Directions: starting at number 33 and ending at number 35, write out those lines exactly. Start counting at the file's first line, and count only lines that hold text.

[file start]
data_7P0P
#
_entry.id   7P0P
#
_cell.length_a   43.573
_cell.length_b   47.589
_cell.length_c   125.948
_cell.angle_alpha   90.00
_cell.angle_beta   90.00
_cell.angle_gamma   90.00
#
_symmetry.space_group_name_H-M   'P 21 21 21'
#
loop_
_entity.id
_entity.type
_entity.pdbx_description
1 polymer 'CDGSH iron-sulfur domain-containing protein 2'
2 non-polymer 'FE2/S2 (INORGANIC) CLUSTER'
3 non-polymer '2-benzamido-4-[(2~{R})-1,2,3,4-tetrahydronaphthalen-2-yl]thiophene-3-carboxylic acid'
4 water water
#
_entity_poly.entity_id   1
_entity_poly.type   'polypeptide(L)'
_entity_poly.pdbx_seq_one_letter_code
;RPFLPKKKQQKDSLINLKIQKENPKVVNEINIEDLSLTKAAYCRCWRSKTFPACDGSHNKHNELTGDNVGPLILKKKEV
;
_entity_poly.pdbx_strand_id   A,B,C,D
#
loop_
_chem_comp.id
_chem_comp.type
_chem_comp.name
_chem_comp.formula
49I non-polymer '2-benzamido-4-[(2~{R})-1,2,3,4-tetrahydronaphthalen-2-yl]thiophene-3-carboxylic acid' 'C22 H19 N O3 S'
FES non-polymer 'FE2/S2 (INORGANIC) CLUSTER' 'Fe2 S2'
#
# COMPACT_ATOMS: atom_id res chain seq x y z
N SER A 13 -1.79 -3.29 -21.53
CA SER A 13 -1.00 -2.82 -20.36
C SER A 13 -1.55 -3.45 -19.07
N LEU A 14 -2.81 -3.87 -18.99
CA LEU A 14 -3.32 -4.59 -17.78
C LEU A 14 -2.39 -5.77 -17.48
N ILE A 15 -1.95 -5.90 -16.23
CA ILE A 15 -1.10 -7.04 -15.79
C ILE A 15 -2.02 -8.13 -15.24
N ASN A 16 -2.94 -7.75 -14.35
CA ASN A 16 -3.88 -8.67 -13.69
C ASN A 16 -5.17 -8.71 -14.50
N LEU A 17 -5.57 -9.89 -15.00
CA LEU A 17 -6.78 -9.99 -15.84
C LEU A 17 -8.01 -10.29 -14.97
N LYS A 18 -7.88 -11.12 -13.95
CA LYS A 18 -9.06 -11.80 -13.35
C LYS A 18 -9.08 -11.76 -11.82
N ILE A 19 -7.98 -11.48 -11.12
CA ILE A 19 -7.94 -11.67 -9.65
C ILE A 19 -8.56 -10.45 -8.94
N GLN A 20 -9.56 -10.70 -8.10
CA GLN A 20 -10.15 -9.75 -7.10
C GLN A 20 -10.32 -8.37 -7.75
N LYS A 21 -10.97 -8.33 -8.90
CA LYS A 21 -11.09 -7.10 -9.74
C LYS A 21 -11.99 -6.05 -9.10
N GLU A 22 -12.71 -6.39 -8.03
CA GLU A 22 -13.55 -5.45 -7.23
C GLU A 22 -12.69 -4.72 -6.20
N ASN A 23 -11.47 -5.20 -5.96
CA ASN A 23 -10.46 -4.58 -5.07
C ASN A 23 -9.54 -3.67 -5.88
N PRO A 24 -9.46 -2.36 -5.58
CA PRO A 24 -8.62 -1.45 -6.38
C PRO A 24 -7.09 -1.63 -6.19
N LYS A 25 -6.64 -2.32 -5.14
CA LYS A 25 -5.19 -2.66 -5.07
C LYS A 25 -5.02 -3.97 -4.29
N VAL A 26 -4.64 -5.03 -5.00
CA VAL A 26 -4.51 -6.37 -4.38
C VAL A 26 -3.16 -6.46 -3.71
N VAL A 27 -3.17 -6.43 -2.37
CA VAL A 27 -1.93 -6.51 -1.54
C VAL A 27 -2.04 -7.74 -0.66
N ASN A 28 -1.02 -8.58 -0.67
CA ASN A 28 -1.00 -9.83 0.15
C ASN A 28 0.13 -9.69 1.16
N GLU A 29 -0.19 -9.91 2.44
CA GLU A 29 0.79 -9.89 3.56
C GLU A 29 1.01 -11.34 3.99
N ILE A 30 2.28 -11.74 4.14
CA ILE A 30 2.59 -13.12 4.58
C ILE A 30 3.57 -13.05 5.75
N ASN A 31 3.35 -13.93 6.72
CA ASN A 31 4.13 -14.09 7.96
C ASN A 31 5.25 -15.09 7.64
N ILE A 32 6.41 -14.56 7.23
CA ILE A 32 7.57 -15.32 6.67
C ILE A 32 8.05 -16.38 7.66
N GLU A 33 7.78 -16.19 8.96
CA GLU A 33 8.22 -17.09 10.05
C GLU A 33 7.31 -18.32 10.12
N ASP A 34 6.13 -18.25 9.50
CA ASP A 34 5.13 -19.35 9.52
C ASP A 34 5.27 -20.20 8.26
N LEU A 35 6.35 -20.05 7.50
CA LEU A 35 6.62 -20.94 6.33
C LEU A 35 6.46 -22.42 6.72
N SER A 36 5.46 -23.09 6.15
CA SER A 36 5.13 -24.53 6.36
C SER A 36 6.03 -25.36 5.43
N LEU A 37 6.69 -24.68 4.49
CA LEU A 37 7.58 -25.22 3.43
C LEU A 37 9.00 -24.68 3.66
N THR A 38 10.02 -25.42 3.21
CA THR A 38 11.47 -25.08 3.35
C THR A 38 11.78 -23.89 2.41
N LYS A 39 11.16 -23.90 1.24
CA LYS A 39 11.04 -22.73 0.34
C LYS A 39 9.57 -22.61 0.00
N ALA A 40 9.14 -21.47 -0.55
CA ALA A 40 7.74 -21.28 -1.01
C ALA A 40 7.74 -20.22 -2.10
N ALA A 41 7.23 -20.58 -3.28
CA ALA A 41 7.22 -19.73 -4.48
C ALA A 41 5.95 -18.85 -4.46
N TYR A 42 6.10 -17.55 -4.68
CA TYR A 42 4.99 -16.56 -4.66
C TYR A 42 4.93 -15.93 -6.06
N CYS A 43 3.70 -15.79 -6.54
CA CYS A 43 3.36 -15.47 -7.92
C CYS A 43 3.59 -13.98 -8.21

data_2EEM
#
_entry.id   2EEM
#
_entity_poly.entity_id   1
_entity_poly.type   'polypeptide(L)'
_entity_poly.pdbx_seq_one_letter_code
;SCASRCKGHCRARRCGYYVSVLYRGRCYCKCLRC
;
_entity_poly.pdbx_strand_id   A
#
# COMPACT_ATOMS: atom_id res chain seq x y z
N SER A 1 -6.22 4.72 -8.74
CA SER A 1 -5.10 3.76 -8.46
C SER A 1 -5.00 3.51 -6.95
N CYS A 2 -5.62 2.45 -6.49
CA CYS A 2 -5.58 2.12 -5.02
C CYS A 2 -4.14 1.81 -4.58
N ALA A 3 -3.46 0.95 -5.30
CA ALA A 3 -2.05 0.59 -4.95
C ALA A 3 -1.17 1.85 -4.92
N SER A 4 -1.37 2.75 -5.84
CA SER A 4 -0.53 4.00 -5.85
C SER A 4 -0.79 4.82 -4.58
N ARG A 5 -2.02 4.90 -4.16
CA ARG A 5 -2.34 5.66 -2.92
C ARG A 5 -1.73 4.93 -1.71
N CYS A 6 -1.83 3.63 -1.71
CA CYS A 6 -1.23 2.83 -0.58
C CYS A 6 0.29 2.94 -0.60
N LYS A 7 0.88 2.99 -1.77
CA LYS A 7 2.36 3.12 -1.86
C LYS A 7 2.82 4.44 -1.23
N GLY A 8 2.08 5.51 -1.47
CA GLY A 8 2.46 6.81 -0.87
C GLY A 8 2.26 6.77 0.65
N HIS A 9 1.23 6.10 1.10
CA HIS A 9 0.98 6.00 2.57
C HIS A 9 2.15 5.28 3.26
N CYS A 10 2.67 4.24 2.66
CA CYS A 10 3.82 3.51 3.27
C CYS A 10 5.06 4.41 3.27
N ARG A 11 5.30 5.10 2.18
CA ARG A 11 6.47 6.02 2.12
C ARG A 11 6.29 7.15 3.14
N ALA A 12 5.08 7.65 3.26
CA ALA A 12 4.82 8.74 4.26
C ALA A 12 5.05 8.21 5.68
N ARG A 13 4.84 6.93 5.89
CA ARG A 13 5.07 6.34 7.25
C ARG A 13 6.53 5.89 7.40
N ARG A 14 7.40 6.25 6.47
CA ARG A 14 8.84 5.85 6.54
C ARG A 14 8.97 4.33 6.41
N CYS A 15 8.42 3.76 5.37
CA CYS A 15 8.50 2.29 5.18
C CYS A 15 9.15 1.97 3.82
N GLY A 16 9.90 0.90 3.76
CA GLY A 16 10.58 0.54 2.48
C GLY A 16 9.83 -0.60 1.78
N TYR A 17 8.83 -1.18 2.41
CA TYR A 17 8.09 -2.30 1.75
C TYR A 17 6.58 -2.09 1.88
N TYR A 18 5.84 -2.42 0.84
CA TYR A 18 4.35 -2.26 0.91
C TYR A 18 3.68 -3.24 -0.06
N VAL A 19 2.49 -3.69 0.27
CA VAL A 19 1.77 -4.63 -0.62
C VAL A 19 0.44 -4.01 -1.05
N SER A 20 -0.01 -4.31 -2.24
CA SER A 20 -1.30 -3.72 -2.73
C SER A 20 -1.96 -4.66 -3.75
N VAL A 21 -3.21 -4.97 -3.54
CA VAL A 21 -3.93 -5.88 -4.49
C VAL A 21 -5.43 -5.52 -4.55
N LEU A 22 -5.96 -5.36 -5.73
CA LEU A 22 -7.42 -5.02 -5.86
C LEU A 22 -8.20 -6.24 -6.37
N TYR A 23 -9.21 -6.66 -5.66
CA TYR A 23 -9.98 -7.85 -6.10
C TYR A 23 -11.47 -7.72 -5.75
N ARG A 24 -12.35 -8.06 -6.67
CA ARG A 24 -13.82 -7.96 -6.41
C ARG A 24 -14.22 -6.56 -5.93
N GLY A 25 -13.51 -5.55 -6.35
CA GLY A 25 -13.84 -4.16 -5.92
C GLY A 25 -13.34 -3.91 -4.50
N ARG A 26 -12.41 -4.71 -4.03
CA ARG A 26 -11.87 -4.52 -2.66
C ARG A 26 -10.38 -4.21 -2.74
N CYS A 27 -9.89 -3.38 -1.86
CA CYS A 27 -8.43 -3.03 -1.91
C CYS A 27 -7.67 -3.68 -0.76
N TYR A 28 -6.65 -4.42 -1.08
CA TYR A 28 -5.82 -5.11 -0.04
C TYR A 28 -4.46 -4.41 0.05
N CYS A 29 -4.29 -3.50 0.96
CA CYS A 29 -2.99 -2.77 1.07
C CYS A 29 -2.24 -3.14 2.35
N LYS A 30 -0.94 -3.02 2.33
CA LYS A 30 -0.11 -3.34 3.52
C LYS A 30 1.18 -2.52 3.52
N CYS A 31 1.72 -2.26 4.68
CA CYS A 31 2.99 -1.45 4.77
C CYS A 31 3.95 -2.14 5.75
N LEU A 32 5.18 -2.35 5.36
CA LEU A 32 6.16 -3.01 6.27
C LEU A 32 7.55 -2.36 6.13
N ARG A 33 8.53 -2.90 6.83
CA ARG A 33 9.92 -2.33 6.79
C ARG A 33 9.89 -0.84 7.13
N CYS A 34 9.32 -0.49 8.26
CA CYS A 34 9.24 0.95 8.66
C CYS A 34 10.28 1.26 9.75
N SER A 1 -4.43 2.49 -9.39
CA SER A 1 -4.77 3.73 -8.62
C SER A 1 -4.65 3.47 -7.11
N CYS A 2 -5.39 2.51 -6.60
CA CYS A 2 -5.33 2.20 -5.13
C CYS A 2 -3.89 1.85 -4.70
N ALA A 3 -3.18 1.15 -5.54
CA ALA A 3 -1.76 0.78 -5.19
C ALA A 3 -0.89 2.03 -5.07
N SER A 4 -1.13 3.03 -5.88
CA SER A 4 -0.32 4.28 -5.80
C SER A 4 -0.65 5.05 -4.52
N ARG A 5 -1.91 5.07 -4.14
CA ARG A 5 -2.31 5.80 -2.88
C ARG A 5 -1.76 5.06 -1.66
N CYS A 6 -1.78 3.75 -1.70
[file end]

_chem_comp.name
_chem_comp.formula
49I non-polymer '2-benzamido-4-[(2~{R})-1,2,3,4-tetrahydronaphthalen-2-yl]thiophene-3-carboxylic acid' 'C22 H19 N O3 S'